Use CSS Transitions to Avoid a Flash of Loading State

Kent C. Dodds
InstructorKent C. Dodds

Share this video with your friends

Send Tweet
Published 4 years ago
Updated 3 years ago

This video uses an experimental API that has been changed. useTransition no longer accepts a SUSPENSE_CONFIG. Learn more.

Based on research at Facebook, we know that if a user sees a flash of loading state, they perceive the app as being slower. So let's improve the pending experience for users with faster connections using css transitions to avoid showing the loading state right away.

Instructor: [00:00] Before we were using useTransition, React didn't show a loading state for a couple of hundred milliseconds after the user interacted with our app. This was based on research by the React team, because they noticed that users thought an interaction was slow if they saw a flash of loading state.

[00:15] We can see a flash of loading state now, if we speed up this fetchPokémon request to only take 200 milliseconds. If we save that, we're going to get that initial loading state. Then, we click on Charizard, we're going to get that opacity down to 06, as we transition between these different Pokémon.

[00:33] It gets even worse if you lower it down to 100 milliseconds. Then we see a real flash of loading state. This would look faster if we didn't see that flash at all. One thing that we could do, is we could say, "Hey, if isPending is true, then we'll apply a class name, and that class name will make the styles have an opacity of 06."

[00:54] We can have a transition so that the transition is delayed by a couple of 100 milliseconds to simulate the same type of experience that we had before we used useTransition.

[01:06] Again, the benefit of useTransition is that we get instant updates to the DOM based on the state updates that just occurred, and we also have a little bit more control over what that stale state looks like, while we're waiting for the timeout that we've configured or for our promise to resolve.

[01:23] Let's go ahead. I'm going to change this opacity inline style thing. We're going to get rid of that. Instead, I'm going to apply a class name conditionally based on its pending state. We'll say is pending, then we'll play Pokémon loading. Otherwise, we'll just apply an empty string.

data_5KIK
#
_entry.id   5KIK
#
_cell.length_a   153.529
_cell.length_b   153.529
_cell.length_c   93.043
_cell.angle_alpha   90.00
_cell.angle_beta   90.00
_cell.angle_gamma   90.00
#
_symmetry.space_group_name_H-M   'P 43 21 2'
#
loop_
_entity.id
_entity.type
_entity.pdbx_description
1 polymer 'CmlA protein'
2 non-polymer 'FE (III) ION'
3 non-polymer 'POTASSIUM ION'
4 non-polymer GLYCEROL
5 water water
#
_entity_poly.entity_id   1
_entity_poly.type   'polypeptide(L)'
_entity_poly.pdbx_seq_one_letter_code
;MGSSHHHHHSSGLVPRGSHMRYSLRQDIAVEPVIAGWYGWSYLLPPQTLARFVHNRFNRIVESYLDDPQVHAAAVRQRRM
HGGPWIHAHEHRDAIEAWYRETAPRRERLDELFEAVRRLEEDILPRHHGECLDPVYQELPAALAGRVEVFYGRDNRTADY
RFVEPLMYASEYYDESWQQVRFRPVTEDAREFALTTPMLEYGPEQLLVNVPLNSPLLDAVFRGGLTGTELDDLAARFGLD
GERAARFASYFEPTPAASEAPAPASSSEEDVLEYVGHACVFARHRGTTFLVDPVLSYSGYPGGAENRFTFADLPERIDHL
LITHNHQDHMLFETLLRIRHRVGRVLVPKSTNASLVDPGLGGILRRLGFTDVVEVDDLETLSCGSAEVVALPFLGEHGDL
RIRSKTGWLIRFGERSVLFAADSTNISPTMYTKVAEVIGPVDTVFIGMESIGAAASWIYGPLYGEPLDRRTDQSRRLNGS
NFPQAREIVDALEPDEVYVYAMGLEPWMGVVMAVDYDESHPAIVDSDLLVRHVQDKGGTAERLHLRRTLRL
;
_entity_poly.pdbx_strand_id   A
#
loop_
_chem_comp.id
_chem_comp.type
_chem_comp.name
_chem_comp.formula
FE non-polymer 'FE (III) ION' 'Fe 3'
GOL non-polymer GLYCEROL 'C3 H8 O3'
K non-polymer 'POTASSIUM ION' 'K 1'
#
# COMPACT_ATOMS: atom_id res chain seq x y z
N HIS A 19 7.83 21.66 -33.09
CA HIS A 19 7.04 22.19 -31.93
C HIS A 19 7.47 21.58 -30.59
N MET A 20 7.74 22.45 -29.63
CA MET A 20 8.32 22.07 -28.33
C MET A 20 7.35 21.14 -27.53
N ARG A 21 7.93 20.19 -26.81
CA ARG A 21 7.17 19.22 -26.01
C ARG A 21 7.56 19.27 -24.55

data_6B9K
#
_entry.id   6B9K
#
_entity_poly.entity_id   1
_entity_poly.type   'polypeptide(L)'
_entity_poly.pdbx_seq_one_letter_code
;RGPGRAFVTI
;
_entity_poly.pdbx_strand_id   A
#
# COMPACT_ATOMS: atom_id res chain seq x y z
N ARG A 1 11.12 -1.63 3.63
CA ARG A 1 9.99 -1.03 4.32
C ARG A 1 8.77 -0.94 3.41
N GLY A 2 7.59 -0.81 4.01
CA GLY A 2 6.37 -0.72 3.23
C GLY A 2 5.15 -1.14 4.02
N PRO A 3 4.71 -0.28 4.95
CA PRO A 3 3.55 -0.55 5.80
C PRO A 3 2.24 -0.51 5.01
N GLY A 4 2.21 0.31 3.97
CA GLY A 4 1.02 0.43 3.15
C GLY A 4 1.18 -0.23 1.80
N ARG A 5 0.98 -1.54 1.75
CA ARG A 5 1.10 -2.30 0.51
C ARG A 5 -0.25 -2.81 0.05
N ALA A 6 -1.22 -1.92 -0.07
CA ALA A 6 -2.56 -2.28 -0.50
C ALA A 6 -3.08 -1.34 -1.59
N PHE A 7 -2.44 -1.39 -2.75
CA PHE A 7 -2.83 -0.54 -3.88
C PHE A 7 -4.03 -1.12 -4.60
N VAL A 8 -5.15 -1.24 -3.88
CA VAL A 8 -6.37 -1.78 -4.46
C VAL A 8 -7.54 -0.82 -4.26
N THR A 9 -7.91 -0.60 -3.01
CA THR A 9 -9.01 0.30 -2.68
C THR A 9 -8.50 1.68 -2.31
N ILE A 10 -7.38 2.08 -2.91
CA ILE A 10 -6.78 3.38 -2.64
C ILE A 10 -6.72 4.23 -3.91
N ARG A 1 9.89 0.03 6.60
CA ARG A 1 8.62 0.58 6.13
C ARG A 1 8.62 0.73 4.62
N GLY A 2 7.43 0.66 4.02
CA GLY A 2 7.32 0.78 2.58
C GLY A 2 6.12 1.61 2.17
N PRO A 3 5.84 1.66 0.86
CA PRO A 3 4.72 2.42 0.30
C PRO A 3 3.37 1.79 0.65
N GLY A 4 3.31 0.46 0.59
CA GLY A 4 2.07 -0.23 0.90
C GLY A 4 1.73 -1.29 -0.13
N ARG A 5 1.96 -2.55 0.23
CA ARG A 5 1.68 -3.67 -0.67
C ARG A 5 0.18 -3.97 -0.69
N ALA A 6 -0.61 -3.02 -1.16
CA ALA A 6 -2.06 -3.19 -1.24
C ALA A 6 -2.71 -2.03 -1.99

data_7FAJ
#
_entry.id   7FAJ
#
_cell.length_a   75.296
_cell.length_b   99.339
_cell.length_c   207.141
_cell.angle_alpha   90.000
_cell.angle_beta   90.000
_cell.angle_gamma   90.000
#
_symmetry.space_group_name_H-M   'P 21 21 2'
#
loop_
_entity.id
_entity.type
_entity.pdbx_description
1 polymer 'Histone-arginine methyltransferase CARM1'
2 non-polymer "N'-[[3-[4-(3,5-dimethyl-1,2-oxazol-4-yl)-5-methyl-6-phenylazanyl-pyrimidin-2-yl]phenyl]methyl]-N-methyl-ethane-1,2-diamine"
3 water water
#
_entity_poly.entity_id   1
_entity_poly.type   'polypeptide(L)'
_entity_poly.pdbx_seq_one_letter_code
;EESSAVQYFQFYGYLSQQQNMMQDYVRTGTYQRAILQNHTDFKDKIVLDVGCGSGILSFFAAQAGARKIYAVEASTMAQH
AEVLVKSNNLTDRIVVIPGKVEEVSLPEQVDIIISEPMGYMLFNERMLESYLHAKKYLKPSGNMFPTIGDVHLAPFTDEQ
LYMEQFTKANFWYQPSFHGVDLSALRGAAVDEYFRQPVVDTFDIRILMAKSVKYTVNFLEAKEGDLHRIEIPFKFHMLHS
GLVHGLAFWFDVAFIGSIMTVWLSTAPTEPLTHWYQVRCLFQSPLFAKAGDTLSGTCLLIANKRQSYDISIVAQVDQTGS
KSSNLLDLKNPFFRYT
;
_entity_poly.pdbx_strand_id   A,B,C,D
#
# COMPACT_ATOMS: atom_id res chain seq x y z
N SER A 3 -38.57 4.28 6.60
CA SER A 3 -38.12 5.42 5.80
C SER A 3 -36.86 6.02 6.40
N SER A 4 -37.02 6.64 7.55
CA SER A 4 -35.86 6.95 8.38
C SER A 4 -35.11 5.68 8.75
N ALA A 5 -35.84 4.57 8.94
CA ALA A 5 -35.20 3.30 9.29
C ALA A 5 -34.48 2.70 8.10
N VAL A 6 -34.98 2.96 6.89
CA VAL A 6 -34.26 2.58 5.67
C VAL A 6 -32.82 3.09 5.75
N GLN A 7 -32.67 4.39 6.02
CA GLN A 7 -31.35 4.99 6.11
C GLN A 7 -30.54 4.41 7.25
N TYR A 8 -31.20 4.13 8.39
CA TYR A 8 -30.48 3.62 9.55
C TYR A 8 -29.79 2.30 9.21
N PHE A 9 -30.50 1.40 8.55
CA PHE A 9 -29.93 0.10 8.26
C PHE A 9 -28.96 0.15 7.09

[01:45] With that now, I'm going to go to my CSS and here is the Pokémon info styles. I'm going to add a Pokémoninfo.Pokémon loading here, and we'll set the opacity to 06. We'll transition our opacity and we'll just make it transition instantly. I don't need it to fade in and out.

[02:06] The key here is I'm going to make the transition delay take 04 seconds. It seems like a reasonable amount of time. If it takes longer than 400 milliseconds, then we'll show the opacity of 06. If it take shorter, then the Pokémon loading class name will get removed and we don't see the opacity of 06.

[02:27] If we go back here, again, our fetch Pokémon has been hacked and here we can control how long it takes. We're just going to make it 100 milliseconds. Then I'll go here, we see that initial loading state with a new Suspense component that we're rendering.

[02:41] Then, we'll see when we click on Charizard, because it happens so fast, we don't see that intermittent loading state and the app feels responsive to us. Then, if we make this take 500 or 800 milliseconds, then we will see that pending state there.

[03:01] In review, the problem that we're facing is, for people with fast connections who could make this happen in 100 milliseconds, we're seeing an intermittent pending state. We solve that problem by using a CSS transition in our styles here, with a transition delay of 04 seconds.

[03:19] Each use case is going to be slightly different, but that's the one that seemed to work pretty well for this particular use case. Then, we conditionally apply that class name, based off of the isPending state that we're getting from our useTransition. This allows us to not show the pending state if the promise resolves within 400 milliseconds.